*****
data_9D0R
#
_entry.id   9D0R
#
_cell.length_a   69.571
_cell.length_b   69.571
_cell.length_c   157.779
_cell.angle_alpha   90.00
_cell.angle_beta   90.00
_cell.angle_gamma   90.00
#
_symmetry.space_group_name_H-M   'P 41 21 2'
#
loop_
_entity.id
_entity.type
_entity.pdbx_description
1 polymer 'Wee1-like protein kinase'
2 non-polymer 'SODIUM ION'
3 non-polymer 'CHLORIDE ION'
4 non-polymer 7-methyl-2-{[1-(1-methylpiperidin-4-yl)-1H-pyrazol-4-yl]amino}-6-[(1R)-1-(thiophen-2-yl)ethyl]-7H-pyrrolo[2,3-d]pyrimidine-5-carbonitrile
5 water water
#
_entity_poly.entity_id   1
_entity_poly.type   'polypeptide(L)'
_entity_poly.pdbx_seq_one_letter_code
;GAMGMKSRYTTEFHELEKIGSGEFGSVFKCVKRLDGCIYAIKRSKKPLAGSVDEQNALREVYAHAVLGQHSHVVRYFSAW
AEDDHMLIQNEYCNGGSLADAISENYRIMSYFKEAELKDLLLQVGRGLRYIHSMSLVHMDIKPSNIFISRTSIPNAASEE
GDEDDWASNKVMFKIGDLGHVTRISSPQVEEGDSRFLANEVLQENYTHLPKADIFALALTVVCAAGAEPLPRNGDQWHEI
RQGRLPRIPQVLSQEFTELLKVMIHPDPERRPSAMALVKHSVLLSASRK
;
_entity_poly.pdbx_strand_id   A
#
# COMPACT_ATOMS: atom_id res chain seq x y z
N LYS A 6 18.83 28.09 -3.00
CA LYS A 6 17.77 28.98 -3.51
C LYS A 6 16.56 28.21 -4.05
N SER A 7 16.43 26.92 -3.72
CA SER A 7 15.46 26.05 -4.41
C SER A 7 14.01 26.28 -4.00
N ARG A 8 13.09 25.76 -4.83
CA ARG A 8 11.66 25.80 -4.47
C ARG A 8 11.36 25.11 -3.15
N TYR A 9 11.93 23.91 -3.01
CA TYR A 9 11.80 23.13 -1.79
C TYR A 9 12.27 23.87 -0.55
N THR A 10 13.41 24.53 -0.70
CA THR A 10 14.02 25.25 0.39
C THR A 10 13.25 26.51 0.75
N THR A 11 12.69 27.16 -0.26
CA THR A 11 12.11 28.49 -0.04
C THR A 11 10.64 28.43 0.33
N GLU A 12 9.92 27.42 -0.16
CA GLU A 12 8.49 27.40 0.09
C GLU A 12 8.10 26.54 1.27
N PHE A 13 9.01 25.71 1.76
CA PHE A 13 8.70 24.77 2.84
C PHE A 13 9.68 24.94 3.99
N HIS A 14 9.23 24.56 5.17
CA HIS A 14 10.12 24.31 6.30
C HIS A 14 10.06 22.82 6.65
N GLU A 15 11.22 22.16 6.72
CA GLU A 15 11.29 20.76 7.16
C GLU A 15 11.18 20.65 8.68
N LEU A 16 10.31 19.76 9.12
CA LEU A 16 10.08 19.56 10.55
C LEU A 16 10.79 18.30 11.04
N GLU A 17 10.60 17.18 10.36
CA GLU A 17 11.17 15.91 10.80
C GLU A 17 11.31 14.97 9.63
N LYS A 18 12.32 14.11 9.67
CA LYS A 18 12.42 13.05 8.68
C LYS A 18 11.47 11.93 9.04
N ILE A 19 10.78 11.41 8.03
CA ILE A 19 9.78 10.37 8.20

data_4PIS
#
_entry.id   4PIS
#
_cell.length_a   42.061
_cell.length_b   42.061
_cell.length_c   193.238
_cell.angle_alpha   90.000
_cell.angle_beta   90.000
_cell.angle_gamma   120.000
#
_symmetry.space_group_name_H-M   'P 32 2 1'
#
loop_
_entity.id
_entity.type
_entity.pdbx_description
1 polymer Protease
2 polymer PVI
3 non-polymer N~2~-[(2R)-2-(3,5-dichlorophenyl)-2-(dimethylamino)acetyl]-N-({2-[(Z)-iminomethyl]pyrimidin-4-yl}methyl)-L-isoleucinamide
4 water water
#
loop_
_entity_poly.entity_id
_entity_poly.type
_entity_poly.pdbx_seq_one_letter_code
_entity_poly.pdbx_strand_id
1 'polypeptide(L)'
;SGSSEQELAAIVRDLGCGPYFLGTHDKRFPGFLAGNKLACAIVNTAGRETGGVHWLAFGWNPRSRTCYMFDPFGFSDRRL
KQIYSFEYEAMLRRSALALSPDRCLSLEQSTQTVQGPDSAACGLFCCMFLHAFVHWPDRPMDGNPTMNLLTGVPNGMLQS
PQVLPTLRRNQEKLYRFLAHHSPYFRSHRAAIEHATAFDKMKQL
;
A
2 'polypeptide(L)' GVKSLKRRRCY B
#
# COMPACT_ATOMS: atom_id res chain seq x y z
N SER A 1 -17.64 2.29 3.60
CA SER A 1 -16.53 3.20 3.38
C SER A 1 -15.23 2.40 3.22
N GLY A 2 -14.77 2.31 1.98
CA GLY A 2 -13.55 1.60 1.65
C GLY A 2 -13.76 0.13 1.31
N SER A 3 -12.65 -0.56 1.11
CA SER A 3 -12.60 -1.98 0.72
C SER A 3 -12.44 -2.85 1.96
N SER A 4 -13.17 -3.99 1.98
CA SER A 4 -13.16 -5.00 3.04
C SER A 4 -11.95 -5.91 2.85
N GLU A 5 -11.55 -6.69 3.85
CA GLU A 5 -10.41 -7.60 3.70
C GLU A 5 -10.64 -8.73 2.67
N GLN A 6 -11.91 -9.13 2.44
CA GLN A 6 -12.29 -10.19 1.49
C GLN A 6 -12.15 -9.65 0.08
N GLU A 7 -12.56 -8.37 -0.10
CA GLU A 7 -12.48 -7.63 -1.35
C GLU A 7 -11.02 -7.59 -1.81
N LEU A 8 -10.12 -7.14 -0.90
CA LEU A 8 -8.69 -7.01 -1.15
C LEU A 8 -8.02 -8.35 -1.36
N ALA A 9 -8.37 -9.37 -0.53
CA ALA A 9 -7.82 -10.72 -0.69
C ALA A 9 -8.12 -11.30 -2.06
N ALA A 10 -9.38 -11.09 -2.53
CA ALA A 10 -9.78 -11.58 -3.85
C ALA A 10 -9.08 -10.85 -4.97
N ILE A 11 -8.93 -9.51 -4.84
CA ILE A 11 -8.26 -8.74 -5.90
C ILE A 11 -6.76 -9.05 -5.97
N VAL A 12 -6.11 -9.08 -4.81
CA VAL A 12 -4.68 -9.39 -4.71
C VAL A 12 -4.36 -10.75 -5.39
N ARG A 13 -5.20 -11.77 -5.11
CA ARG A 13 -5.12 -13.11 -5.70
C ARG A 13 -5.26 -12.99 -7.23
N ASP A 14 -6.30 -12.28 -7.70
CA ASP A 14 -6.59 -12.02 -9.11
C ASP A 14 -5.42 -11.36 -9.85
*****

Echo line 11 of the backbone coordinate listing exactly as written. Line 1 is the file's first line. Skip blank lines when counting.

#